Chappelle said he was intrigued by the Amish’s reluctance to use modern technology. “All you want to do is make cheese,” he said to peals of laughter, which carried from those in front of the stage to the highest seats in the stadium.
“Was there ever a Black Amish? he said, smiling at his own words. “I want to join them.”
Chappelle is an acclaimed comedienne, having received the Mark Twain Award for American Humor from the John F. Kennedy Center for the Performing Arts in 2019.
His work in stand-up comedy, writing, producing and acting has earned him recognition and numerous television and film nominations.
Chappelle also appeared on “Saturday Night Live,” while also receiving Emmy awards for his comedy specials. His comedy albums have received Grammy Awards. The celeb also pulled in a record number of viewers on Netflix for a comedy show.
Chappelle came under fire last year for a Netflix comedy, ‘The Closer,’ in which he tried to juxtapose the beat of civil rights won by LGBTQ people with those the black community fought for, according to USA Today. .
In May, Chappelle was attacked onstage by an audience member during his set for Netflix Is A Joke Fest in Los Angeles. The suspect was charged with assault with a deadly weapon after pointing a replica handgun containing a knife at Chappelle, the newspaper said.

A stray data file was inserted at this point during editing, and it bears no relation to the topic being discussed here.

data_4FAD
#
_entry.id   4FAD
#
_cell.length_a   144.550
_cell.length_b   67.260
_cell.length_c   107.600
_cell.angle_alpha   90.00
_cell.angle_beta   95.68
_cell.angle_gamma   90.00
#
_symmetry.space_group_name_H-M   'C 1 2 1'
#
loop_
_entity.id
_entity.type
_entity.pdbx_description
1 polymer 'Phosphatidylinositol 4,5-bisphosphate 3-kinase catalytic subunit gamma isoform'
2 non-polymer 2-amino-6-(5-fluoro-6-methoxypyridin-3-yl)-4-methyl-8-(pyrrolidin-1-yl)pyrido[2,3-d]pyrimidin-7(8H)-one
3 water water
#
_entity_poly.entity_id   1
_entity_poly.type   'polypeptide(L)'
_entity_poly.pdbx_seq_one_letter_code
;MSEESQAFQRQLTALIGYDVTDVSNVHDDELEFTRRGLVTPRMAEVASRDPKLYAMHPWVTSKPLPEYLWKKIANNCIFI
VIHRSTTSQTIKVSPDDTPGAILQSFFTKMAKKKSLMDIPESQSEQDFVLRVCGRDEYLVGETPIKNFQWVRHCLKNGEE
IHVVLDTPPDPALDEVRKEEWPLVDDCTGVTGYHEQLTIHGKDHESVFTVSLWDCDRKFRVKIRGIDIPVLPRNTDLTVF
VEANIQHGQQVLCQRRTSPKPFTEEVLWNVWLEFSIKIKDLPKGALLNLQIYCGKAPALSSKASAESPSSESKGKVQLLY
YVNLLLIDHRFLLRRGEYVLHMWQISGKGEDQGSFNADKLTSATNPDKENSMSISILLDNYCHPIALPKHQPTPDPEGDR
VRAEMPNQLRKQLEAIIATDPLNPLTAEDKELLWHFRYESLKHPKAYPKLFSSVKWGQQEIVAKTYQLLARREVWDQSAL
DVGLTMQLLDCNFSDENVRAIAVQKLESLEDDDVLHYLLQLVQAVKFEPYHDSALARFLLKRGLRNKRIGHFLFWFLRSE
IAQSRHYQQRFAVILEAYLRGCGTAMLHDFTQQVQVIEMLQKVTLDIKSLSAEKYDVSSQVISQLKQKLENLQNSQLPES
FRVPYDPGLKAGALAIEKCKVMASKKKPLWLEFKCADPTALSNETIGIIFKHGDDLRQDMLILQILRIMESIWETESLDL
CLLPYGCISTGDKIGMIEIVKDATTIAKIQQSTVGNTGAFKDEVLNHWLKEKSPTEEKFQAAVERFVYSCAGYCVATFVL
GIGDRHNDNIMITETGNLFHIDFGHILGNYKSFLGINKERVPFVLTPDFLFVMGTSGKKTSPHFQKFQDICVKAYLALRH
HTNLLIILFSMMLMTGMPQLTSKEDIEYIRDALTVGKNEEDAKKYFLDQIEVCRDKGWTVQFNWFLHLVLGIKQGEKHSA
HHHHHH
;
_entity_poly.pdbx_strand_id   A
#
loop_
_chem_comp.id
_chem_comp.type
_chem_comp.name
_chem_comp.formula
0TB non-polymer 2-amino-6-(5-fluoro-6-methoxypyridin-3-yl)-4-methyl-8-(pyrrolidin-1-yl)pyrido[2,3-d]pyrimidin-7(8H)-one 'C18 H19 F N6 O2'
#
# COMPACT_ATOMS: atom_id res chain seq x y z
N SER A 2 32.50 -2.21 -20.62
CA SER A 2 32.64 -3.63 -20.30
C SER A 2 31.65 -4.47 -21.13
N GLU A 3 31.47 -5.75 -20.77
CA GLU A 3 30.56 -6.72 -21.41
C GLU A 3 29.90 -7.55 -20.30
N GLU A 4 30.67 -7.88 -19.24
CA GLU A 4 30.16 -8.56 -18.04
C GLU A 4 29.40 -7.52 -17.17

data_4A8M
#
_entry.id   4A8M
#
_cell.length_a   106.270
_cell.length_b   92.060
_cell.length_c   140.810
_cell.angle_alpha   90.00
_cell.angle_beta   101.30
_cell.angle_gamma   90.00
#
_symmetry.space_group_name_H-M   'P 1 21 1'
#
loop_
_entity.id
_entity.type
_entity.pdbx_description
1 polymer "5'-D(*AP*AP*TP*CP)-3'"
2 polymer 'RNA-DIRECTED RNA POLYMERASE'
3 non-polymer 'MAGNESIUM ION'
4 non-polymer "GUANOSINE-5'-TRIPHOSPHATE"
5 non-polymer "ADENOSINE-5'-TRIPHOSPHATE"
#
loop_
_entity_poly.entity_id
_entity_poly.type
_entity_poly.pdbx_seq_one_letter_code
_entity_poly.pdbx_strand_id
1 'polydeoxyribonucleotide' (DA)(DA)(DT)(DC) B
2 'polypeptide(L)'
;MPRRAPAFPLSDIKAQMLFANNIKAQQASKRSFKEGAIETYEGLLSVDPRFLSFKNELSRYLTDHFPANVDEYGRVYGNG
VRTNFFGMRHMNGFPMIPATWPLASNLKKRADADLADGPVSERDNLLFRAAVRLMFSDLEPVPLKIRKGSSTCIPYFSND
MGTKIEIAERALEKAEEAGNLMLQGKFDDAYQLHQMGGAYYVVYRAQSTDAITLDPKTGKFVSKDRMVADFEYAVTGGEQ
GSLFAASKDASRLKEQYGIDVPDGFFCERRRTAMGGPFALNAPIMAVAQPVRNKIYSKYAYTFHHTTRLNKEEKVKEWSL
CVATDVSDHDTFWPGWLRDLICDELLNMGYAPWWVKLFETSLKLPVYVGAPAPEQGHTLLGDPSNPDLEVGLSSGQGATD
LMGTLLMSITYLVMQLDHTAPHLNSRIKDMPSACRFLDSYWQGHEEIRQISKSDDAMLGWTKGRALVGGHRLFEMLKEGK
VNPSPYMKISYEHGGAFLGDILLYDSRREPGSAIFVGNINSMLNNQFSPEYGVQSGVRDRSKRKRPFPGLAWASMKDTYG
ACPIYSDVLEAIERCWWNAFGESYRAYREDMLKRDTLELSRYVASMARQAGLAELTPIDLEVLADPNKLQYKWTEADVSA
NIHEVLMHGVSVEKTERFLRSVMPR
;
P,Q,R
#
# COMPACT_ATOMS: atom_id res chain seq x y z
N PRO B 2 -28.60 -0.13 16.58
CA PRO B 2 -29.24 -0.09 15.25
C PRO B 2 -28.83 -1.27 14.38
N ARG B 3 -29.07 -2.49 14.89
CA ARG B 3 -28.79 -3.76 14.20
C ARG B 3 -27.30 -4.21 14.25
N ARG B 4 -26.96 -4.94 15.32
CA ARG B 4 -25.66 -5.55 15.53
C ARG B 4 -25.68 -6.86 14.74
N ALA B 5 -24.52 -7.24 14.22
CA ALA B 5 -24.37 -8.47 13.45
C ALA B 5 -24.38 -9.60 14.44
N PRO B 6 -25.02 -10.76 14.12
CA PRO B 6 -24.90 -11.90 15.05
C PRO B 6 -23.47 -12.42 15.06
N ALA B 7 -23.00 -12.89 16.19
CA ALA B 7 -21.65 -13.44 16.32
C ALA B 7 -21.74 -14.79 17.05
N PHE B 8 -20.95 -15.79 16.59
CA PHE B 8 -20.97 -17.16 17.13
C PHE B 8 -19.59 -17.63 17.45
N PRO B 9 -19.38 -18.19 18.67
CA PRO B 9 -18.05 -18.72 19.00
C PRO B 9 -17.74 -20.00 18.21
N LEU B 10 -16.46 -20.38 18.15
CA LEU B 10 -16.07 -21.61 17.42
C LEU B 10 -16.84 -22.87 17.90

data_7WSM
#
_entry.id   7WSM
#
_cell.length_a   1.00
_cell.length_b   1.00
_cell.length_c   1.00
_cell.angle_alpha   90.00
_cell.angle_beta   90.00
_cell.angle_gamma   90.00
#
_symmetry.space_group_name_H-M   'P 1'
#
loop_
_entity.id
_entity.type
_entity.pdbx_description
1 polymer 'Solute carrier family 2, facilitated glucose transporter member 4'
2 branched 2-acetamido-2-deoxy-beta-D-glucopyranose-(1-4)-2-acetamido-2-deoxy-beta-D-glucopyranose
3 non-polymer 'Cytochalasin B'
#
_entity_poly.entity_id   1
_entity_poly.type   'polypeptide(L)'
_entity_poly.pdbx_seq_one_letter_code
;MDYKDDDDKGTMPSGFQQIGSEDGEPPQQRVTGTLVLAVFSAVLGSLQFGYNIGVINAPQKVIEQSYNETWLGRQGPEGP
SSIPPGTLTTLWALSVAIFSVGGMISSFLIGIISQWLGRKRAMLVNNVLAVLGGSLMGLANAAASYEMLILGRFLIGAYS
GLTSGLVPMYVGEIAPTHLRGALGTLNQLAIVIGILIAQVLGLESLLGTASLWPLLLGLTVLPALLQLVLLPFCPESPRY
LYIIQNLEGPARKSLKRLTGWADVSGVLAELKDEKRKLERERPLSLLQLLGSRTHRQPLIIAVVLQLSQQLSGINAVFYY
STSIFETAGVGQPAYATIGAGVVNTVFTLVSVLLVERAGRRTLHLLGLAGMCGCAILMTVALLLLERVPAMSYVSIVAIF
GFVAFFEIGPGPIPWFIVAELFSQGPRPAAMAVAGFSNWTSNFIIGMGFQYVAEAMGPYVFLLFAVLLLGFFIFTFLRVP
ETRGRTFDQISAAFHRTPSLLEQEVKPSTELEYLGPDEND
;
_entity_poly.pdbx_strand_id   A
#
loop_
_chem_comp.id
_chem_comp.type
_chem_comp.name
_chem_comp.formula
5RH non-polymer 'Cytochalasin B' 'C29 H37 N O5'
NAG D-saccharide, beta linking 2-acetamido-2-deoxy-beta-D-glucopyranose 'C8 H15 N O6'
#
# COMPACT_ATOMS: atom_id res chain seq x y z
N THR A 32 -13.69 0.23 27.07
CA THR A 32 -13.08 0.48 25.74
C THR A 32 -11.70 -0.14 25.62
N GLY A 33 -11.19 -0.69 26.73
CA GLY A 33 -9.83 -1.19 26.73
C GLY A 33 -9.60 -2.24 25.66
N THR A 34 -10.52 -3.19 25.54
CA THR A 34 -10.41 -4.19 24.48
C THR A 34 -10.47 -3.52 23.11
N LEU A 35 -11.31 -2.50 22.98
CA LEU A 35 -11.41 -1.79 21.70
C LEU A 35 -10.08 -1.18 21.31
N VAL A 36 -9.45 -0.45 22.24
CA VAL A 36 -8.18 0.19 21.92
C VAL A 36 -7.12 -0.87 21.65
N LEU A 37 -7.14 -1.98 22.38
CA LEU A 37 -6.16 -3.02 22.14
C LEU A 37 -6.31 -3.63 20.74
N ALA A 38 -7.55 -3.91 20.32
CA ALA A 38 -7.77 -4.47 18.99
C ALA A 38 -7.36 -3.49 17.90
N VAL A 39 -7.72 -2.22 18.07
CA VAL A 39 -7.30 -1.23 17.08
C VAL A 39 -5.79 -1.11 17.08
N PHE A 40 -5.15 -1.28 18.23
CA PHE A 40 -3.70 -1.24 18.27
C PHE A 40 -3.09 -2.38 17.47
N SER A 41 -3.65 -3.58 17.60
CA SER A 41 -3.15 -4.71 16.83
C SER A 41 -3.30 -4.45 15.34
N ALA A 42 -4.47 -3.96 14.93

Chappelle had the crowd laughing when he joked about the incident, although he also said it was “very scary”.
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At the end of Sunday’s performance, Chappelle was overwhelmed with applause.
Before leaving, he sent a message that was both serious and sentimental to the people of his country of origin, imploring them to trust each other.
“Continue to be good to each other and have courage when dealing (with each other).”
“Stay strong, stay blessed, stay aware,” Chappelle said. “Thanks a lot.”
As he left the stage, he waved to the crowd as hip-hop music blared from the PA system.
Contact Ed at 330-580-8315 and [email protected]
On Twitter @ebalintREP